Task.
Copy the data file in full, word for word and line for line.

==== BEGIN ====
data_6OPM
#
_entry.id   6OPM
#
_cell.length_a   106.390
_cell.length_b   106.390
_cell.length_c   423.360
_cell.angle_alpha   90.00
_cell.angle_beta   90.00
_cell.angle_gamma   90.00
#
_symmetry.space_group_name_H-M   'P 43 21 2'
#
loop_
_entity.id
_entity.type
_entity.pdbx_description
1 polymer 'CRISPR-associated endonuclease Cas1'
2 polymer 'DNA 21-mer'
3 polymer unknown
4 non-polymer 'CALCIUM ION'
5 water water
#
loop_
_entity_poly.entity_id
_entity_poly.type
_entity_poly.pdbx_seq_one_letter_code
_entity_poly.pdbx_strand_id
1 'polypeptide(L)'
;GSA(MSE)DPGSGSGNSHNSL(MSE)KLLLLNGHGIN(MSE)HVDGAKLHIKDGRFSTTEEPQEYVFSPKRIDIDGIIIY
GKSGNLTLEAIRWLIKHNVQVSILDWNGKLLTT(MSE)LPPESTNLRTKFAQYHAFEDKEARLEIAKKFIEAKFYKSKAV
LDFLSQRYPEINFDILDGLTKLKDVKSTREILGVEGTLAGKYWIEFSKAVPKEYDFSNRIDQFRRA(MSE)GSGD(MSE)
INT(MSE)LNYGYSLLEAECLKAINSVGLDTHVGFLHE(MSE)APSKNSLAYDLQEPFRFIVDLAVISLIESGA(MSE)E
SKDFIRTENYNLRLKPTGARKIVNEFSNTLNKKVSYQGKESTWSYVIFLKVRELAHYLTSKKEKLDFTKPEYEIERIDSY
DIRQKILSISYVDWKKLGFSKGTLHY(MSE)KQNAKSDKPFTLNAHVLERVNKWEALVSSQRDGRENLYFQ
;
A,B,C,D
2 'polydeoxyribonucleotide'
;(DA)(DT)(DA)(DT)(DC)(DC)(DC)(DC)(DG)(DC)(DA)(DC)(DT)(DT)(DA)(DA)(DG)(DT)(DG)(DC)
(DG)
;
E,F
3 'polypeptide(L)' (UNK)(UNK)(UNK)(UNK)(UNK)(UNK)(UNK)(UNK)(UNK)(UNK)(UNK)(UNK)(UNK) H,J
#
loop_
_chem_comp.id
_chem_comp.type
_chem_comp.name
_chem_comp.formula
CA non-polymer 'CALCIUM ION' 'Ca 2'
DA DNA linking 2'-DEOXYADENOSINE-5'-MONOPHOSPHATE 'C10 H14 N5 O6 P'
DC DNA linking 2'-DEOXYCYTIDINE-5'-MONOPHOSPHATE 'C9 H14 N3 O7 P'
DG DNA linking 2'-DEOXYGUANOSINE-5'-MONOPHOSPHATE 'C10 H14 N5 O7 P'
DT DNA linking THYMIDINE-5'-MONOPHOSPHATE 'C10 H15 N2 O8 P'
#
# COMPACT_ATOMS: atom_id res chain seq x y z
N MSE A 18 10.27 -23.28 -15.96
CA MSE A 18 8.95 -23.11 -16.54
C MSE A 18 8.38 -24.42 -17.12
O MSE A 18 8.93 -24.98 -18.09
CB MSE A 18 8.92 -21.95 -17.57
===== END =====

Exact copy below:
data_6OPM
#
_entry.id   6OPM
#
_cell.length_a   106.390
_cell.length_b   106.390
_cell.length_c   423.360
_cell.angle_alpha   90.00
_cell.angle_beta   90.00
_cell.angle_gamma   90.00
#
_symmetry.space_group_name_H-M   'P 43 21 2'
#
loop_
_entity.id
_entity.type
_entity.pdbx_description
1 polymer 'CRISPR-associated endonuclease Cas1'
2 polymer 'DNA 21-mer'
3 polymer unknown
4 non-polymer 'CALCIUM ION'
5 water water
#
loop_
_entity_poly.entity_id
_entity_poly.type
_entity_poly.pdbx_seq_one_letter_code
_entity_poly.pdbx_strand_id
1 'polypeptide(L)'
;GSA(MSE)DPGSGSGNSHNSL(MSE)KLLLLNGHGIN(MSE)HVDGAKLHIKDGRFSTTEEPQEYVFSPKRIDIDGIIIY
GKSGNLTLEAIRWLIKHNVQVSILDWNGKLLTT(MSE)LPPESTNLRTKFAQYHAFEDKEARLEIAKKFIEAKFYKSKAV
LDFLSQRYPEINFDILDGLTKLKDVKSTREILGVEGTLAGKYWIEFSKAVPKEYDFSNRIDQFRRA(MSE)GSGD(MSE)
INT(MSE)LNYGYSLLEAECLKAINSVGLDTHVGFLHE(MSE)APSKNSLAYDLQEPFRFIVDLAVISLIESGA(MSE)E
SKDFIRTENYNLRLKPTGARKIVNEFSNTLNKKVSYQGKESTWSYVIFLKVRELAHYLTSKKEKLDFTKPEYEIERIDSY
DIRQKILSISYVDWKKLGFSKGTLHY(MSE)KQNAKSDKPFTLNAHVLERVNKWEALVSSQRDGRENLYFQ
;
A,B,C,D
2 'polydeoxyribonucleotide'
;(DA)(DT)(DA)(DT)(DC)(DC)(DC)(DC)(DG)(DC)(DA)(DC)(DT)(DT)(DA)(DA)(DG)(DT)(DG)(DC)
(DG)
;
E,F
3 'polypeptide(L)' (UNK)(UNK)(UNK)(UNK)(UNK)(UNK)(UNK)(UNK)(UNK)(UNK)(UNK)(UNK)(UNK) H,J
#
loop_
_chem_comp.id
_chem_comp.type
_chem_comp.name
_chem_comp.formula
CA non-polymer 'CALCIUM ION' 'Ca 2'
DA DNA linking 2'-DEOXYADENOSINE-5'-MONOPHOSPHATE 'C10 H14 N5 O6 P'
DC DNA linking 2'-DEOXYCYTIDINE-5'-MONOPHOSPHATE 'C9 H14 N3 O7 P'
DG DNA linking 2'-DEOXYGUANOSINE-5'-MONOPHOSPHATE 'C10 H14 N5 O7 P'
DT DNA linking THYMIDINE-5'-MONOPHOSPHATE 'C10 H15 N2 O8 P'
#
# COMPACT_ATOMS: atom_id res chain seq x y z
N MSE A 18 10.27 -23.28 -15.96
CA MSE A 18 8.95 -23.11 -16.54
C MSE A 18 8.38 -24.42 -17.12
O MSE A 18 8.93 -24.98 -18.09
CB MSE A 18 8.92 -21.95 -17.57